The Big Event 2019 Economic Update
May 17, 2019
Melissa Bean, president and CEO for Mesirow Wealth Advisors, provides insights into key economic factors business owners and investors may want to consider when making long-term investment decisions, and in determining how these factors might impact Lake County businesses.
U.S. Gross Domestic Product (GDP)
GDP growth over the last decade has averaged around 2% annually post-crisis, well below the 3.1% historical average since 1947. While the first quarter of this year has shown improvement at 3.4%, the market is viewing that growth somewhat skeptically, given the boost from tax cuts may be unsustainable as benefits of those tax cuts haven’t trickled down to lower-and-middle income households.
- As of March 31, 2019, the current period of expansion is the second longest in U.S. history at 117 months.
- GDP would be approximately $3.3 trillion higher if we continue to grow at the historical rate of 3.1%.
While housing starts have improved since the market bottom, they’re still well below trends. We are operating at an annual run rate of about 1.23 million new homes in 2019, still well below the average of 1.4 million annually since 1960.
The jobs picture has improved remarkably since the financial crisis. Unemployment is down to 3.6% nationally and about 4.2% in Lake County compared to almost 10% at its peak during the crisis.
- Underemployment is 7.4%, compared to 17% at the peak.
- One of the numbers that hasn’t improved as much as we would expect is labor force participation. Lake County Partners understands that the skills gap has a lot to do with this, particularly in the manufacturing and healthcare industries. Automation and technology like artificial intelligence are changing the nature of work and the skills required, keeping many workers on the sidelines. This is why workforce development initiatives in Lake Country are so critical.
- A major wealth gap prevails because many American families have not participated in this record-breaking economic expansion over the last decade. Only 10% of households own 85% of all stocks. While corporate profits have been at record highs, employee incomes haven’t reflected that, which means less disposable income to drive consumer spending, which contributes just under 70% of GDP.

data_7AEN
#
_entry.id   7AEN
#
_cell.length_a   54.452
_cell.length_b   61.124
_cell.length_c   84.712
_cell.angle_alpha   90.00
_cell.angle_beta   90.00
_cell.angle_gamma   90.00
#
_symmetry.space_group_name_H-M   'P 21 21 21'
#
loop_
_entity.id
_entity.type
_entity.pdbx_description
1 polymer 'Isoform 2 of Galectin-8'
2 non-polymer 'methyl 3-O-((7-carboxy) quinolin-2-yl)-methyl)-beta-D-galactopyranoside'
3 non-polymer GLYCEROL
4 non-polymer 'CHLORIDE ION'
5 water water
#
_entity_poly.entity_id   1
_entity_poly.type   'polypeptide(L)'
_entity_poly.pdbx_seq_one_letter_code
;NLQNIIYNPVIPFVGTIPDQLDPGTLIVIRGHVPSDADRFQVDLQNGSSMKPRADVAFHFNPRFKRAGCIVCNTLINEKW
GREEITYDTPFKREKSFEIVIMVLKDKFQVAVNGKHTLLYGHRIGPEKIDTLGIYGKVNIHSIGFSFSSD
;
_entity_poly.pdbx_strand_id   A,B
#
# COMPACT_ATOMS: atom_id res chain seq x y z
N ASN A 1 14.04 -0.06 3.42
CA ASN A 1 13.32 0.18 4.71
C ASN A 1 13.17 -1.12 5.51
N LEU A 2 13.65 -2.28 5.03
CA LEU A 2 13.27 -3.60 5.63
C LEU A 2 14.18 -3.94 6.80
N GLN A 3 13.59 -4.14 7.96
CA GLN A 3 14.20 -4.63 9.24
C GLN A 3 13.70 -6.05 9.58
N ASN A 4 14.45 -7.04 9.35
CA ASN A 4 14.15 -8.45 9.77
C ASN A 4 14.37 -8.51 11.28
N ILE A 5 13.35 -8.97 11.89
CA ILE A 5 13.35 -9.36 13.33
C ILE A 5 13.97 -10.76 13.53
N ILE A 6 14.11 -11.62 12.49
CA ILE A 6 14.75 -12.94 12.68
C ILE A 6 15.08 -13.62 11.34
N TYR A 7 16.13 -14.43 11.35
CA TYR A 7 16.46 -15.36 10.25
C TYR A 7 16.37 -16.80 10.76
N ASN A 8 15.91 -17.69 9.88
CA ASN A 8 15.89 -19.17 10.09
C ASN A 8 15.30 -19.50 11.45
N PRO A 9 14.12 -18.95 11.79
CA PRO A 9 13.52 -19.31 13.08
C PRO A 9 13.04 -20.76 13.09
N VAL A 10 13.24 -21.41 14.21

This economic expansion and jobs picture has been fueled by an extremely low rate environment from accommodative central banks both here and abroad which means that leverage is back.
- The good news is that consumer debt for families and households is largely in check (excluding student debt). Household debt-to-income is at a near all-time low but balance sheets of corporations and the government look very different.
- Corporate Debt-to-GDP is at multi-decade highs and federal Debt-to-GDP at an all-time high.
The yield curve inversion between two- and 10-year Treasuries has historically served as a precursor to a recession. As of the week of 5/13, one-month Treasury rates of 2.4% were higher than five-year Treasury rates of 2.15%. It is unlikely that the Fed will raise rates and cause further inversion unless the trade wars cause price increases and inflation.
- This is important because a rise in rates make debt loads difficult to pay down and we’ve seen that the threat of increased rates impact the stock market. The stock market is particularly sensitive to rates, as we saw when stocks dropped almost 20% from their Sept 2018 peak when rates were expected to increase, and then bounced back when the Fed reversed course and paused their plans to continue raising rates.
- This market response shows how fragile and reliant the stock market is to the Fed’s ongoing stimulus.
Things to Talk With Your Advisor About
- Look at your debt exposure and understand the risks involved if interest rates rise.
- Discuss whether the increase in short-term rates on money market funds should affect your asset allocation strategy.
- Understand that while there is still potential upside in the stock market, return expectations should be tempered compared to last decade
- Always remember that developing and sticking with a long-term strategy will help you meet your financial goals.